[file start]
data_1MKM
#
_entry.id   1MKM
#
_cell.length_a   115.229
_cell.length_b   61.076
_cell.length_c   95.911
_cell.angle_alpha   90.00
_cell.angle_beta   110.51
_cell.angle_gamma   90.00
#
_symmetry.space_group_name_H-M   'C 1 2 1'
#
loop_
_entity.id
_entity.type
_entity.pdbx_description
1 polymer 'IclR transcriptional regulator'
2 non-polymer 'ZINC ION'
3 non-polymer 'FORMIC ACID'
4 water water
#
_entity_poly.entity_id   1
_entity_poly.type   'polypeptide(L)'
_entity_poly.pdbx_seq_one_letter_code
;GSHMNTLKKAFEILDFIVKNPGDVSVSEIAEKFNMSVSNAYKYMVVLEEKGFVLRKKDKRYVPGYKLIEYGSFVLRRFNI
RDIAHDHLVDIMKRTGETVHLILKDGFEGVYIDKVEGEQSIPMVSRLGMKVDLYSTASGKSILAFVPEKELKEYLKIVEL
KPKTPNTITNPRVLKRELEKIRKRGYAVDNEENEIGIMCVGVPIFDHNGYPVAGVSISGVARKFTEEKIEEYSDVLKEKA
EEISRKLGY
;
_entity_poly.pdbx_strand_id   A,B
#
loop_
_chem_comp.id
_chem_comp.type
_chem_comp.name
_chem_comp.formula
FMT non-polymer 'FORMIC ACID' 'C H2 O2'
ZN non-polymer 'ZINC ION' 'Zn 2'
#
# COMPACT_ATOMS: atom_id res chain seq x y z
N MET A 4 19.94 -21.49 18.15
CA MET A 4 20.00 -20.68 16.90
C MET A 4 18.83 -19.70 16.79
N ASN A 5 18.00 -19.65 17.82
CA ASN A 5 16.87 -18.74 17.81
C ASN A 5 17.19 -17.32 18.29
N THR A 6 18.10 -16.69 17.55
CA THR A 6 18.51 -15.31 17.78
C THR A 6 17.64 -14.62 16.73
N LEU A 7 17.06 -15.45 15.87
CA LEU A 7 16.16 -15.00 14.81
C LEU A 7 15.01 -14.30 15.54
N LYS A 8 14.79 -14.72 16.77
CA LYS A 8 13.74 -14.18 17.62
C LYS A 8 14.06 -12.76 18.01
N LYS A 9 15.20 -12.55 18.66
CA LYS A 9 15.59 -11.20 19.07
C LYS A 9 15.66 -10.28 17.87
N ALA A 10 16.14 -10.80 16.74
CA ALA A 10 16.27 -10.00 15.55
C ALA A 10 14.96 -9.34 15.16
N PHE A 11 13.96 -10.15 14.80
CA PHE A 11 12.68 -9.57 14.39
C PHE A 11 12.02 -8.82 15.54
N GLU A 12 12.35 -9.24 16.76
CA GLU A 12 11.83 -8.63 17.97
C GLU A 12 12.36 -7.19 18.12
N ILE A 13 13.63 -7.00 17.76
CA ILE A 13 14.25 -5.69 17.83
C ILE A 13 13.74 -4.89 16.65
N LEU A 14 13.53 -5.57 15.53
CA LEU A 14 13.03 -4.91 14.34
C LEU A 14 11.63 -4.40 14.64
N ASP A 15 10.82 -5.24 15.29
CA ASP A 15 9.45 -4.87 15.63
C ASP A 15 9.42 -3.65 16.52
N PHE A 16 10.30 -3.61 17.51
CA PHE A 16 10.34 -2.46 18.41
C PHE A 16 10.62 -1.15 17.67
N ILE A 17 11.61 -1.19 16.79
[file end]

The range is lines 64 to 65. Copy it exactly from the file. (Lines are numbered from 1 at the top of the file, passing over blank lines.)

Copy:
CA PHE A 11 12.68 -9.57 14.39
C PHE A 11 12.02 -8.82 15.54